2 — The claims that FOSS software is more secure and private. If you are a competent software engineer with a good amount of time on your hands, you absolutely can make good on these claims. You may have to learn about a few APIs, systems, etc. but you’ll be able to prove it for yourself. This doesn’t mean every programmer. This means those proficient in the type of programming the software was based on. Being a programmer doesn’t mean you understand everything at first glance. Time, once again, is your greatest asset. Encryption in particular is a complex subject that people specialize in. Being a programmer doesn’t mean you will be able understand and validate claims made by experts in these fields.

Furthermore, for 99% of the world’s population you have no way to validate those claims. You have to have faith that the people who are the programmers know what they are doing, haven’t overlooked anything, and that they have good and positive intentions. You may have more people to have faith in than a proprietary based piece of software, but you have to trust them just the same.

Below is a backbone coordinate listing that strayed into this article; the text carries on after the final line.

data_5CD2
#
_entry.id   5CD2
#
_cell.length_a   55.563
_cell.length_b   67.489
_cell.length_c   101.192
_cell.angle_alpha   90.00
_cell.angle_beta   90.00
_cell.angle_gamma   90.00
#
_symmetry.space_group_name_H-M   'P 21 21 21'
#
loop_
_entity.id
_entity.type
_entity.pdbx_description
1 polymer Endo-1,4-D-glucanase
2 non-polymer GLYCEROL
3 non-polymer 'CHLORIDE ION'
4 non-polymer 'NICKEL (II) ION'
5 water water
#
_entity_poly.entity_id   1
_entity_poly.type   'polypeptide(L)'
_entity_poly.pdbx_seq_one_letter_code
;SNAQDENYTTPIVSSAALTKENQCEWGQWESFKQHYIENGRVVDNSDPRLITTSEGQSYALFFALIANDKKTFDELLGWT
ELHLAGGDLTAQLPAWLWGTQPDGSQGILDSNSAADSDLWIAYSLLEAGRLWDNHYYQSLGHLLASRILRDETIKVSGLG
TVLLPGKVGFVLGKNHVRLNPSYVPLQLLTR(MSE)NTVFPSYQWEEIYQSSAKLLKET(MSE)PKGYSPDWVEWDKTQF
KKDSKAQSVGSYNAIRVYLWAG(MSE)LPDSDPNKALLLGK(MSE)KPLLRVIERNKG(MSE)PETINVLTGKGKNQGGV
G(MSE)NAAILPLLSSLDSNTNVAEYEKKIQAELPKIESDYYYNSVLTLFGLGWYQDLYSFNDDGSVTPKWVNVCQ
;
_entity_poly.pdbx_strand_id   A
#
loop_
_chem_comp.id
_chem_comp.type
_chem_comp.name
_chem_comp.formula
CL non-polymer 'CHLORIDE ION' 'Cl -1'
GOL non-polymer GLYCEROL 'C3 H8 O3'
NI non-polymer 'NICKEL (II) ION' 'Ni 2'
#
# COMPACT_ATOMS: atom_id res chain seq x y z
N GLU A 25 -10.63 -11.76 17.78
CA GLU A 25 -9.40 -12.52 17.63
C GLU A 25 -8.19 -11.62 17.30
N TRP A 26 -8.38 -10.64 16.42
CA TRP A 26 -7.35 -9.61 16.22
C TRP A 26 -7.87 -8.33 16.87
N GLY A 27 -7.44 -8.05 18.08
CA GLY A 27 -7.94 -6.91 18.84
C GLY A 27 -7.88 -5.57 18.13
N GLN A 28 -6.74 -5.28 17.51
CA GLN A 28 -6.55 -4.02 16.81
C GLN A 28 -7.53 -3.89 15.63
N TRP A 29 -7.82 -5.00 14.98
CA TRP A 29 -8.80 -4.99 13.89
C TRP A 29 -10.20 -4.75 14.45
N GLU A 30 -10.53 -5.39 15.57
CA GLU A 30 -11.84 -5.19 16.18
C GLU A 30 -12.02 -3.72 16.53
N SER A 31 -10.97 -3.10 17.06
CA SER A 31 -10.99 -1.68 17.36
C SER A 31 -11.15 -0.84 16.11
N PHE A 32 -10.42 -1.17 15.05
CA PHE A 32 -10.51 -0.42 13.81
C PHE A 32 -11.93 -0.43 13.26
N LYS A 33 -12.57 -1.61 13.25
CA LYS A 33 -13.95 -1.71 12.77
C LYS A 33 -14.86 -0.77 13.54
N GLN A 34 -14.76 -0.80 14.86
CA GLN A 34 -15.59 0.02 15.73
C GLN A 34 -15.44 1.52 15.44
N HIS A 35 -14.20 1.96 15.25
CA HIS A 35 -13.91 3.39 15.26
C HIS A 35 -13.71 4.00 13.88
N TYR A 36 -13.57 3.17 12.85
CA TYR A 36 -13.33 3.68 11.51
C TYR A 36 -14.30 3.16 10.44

So with proprietary software you have to trust the company who made it. With open source you have to trust the independent individuals claiming it is secure, private, and good (who can also be part of a company).

The average user does not really benefit here. It is arbitrarily the same to trust a company, who is legally held liable, or a group of individuals, you have never met, and known nothing about, and who are not legally bound to the software. (However, many software companies are legally bound who create open source software. These companies tend to make money on enterprise services and support.)
— — —
I don’t claim to fully understand every facet of FOSS or open source initiatives, but as a software engineer myself these have been my two biggest complaints. I am a huge fan of FOSS, I just don’t agree with how it’s implemented. My intention in writing this is to drive a discussion that either dispels these concerns, or creates a way to work beyond them.

No comments:

Post a Comment